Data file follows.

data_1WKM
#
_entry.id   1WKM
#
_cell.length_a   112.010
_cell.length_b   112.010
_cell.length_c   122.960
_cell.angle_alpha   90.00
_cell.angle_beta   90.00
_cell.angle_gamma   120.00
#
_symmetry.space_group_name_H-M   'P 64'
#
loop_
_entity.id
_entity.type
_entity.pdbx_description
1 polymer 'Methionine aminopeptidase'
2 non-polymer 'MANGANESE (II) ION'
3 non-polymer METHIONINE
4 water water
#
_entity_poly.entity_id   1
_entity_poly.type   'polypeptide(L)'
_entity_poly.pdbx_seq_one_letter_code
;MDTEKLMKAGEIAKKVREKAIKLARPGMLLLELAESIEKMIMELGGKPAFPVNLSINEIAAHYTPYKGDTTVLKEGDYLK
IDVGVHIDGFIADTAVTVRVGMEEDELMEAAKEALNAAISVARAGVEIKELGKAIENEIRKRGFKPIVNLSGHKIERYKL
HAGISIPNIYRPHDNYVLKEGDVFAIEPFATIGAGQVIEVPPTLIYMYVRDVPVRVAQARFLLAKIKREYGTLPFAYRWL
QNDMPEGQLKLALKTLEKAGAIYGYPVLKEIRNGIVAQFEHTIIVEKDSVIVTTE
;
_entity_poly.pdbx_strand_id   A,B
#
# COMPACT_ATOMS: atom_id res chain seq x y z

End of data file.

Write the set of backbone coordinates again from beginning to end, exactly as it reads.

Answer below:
data_1WKM
#
_entry.id   1WKM
#
_cell.length_a   112.010
_cell.length_b   112.010
_cell.length_c   122.960
_cell.angle_alpha   90.00
_cell.angle_beta   90.00
_cell.angle_gamma   120.00
#
_symmetry.space_group_name_H-M   'P 64'
#
loop_
_entity.id
_entity.type
_entity.pdbx_description
1 polymer 'Methionine aminopeptidase'
2 non-polymer 'MANGANESE (II) ION'
3 non-polymer METHIONINE
4 water water
#
_entity_poly.entity_id   1
_entity_poly.type   'polypeptide(L)'
_entity_poly.pdbx_seq_one_letter_code
;MDTEKLMKAGEIAKKVREKAIKLARPGMLLLELAESIEKMIMELGGKPAFPVNLSINEIAAHYTPYKGDTTVLKEGDYLK
IDVGVHIDGFIADTAVTVRVGMEEDELMEAAKEALNAAISVARAGVEIKELGKAIENEIRKRGFKPIVNLSGHKIERYKL
HAGISIPNIYRPHDNYVLKEGDVFAIEPFATIGAGQVIEVPPTLIYMYVRDVPVRVAQARFLLAKIKREYGTLPFAYRWL
QNDMPEGQLKLALKTLEKAGAIYGYPVLKEIRNGIVAQFEHTIIVEKDSVIVTTE
;
_entity_poly.pdbx_strand_id   A,B
#
# COMPACT_ATOMS: atom_id res chain seq x y z